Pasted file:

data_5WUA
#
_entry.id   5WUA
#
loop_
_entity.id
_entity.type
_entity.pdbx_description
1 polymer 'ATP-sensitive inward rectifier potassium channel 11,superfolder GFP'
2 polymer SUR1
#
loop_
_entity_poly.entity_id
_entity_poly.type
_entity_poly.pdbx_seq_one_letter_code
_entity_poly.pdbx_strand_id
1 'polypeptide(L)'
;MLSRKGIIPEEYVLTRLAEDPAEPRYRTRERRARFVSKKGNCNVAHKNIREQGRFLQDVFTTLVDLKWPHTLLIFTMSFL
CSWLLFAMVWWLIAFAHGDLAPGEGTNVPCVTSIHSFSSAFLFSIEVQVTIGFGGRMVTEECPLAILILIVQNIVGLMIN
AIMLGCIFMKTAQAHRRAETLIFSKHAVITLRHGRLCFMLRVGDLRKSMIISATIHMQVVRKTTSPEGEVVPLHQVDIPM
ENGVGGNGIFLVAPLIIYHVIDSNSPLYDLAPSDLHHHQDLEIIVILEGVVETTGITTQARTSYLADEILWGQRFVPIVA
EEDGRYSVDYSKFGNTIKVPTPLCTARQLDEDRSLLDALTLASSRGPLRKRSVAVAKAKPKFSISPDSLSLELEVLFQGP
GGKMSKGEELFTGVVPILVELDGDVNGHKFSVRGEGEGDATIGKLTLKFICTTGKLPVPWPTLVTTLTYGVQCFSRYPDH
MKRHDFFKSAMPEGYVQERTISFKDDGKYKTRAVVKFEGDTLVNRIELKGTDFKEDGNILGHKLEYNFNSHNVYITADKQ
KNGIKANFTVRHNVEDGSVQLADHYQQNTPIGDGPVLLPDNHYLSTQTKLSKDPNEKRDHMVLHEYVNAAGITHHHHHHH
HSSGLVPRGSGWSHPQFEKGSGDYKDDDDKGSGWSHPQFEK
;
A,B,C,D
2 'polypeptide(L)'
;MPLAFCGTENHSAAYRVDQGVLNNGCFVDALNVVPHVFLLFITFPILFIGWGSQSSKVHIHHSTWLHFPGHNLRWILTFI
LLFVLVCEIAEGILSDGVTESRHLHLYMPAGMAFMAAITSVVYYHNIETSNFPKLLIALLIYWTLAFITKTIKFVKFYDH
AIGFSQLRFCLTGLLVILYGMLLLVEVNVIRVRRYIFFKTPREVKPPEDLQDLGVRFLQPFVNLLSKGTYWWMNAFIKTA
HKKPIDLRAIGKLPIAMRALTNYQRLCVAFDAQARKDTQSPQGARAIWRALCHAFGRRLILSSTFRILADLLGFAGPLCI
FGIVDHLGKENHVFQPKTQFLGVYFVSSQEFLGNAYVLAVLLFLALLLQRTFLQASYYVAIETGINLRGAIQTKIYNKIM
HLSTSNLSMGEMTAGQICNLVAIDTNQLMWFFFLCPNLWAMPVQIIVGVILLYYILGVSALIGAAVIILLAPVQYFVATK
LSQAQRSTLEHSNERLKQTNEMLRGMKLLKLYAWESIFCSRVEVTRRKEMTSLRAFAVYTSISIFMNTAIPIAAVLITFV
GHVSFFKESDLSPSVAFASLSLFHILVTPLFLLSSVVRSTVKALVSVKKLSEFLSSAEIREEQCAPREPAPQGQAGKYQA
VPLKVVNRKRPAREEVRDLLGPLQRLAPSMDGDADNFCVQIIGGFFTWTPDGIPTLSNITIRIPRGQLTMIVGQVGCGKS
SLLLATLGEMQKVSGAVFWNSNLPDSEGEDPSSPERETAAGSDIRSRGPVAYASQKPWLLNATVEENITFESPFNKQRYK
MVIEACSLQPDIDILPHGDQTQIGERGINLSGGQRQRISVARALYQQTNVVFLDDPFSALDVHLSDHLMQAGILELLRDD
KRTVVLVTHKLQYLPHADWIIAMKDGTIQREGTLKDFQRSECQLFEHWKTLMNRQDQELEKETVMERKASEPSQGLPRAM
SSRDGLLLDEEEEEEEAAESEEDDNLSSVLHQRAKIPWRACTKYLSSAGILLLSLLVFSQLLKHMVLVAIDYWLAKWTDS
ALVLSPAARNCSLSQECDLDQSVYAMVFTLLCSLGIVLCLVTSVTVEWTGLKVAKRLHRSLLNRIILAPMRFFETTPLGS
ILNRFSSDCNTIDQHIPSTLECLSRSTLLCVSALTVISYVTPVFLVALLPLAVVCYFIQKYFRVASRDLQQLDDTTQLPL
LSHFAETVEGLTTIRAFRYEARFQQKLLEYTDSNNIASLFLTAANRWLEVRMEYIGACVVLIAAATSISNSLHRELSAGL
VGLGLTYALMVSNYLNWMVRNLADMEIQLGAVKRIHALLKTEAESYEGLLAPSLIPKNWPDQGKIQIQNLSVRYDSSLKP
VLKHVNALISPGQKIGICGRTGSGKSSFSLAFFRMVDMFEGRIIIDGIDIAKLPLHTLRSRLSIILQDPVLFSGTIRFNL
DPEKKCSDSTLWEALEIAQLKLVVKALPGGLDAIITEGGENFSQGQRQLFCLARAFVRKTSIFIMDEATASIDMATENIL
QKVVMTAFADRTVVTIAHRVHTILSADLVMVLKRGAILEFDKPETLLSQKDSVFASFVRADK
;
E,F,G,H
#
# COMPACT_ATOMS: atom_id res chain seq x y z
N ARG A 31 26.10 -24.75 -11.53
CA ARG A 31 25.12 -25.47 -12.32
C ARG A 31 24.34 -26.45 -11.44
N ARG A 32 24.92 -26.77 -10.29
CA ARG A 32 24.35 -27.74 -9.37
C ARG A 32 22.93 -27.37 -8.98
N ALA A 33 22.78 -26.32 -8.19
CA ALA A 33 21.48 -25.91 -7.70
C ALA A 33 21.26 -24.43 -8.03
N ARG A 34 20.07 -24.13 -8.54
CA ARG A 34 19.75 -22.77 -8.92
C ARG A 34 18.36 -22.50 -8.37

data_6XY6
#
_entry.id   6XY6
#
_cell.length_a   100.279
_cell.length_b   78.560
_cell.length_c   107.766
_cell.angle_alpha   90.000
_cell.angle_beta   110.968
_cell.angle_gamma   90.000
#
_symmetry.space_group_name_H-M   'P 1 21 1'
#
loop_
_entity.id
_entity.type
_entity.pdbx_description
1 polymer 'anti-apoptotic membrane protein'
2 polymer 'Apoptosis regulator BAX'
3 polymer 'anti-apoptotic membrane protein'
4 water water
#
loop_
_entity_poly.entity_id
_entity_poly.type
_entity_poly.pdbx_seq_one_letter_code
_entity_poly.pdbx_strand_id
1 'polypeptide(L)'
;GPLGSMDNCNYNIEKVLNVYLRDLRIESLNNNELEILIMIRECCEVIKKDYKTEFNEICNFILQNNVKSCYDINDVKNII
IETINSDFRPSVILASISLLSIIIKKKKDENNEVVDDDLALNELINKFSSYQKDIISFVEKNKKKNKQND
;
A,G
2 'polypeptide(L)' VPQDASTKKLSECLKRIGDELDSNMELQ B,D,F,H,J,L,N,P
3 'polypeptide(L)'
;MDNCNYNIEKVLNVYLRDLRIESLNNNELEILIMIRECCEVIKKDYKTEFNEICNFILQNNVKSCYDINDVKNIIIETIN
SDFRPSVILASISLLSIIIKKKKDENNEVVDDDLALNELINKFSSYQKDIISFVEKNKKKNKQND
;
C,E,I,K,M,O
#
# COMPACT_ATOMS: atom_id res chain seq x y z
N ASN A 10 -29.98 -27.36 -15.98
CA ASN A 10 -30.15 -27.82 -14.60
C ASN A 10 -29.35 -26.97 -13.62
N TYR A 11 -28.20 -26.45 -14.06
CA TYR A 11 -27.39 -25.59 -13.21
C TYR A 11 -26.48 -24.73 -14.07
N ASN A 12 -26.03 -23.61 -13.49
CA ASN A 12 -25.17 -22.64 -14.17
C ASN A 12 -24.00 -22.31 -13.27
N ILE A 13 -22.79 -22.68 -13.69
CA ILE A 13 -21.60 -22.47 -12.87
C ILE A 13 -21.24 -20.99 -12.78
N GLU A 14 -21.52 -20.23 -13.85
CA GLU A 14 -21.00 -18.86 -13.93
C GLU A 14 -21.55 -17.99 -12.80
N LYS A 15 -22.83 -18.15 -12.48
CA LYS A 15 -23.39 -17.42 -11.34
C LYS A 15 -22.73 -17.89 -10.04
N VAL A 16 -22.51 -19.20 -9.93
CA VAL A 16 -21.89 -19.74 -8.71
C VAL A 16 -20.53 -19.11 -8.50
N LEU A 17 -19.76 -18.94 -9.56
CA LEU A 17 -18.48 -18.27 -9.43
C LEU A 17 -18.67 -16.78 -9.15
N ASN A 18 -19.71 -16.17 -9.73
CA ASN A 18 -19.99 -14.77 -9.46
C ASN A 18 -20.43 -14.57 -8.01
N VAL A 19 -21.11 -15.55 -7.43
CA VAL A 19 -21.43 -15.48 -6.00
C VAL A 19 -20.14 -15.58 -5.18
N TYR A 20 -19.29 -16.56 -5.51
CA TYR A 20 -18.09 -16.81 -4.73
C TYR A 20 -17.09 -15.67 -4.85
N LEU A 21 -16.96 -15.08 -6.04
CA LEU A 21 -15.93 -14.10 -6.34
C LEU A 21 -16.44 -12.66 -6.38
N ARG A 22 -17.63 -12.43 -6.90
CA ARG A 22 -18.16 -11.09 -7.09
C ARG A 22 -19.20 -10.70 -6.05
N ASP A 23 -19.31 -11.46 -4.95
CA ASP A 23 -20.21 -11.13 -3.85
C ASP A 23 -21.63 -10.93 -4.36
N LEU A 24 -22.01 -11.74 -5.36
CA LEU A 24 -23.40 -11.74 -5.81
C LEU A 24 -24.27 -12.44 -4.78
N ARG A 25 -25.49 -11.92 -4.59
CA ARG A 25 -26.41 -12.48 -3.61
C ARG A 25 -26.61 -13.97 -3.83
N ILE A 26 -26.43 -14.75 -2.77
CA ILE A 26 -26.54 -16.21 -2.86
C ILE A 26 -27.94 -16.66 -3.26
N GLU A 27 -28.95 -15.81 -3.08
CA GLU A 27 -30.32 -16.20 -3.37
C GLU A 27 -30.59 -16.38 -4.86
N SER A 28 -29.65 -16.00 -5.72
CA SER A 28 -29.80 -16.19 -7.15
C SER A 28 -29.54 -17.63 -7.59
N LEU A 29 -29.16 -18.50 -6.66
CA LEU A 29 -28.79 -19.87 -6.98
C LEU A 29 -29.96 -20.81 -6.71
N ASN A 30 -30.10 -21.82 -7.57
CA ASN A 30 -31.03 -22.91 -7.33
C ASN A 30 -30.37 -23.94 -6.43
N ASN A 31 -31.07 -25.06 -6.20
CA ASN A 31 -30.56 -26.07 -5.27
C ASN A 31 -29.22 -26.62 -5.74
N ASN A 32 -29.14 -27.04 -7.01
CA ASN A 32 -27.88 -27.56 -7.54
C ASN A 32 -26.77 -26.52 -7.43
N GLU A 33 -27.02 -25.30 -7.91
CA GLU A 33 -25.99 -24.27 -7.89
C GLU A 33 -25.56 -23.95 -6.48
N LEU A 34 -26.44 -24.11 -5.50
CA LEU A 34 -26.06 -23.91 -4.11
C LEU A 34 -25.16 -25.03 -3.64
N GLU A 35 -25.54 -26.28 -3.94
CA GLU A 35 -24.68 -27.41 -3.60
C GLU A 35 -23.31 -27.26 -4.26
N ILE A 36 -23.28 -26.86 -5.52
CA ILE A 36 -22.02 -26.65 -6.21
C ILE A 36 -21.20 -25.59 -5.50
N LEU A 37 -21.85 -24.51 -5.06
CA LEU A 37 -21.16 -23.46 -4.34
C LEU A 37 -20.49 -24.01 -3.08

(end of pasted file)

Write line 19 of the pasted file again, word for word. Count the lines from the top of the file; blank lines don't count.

CSWLLFAMVWWLIAFAHGDLAPGEGTNVPCVTSIHSFSSAFLFSIEVQVTIGFGGRMVTEECPLAILILIVQNIVGLMIN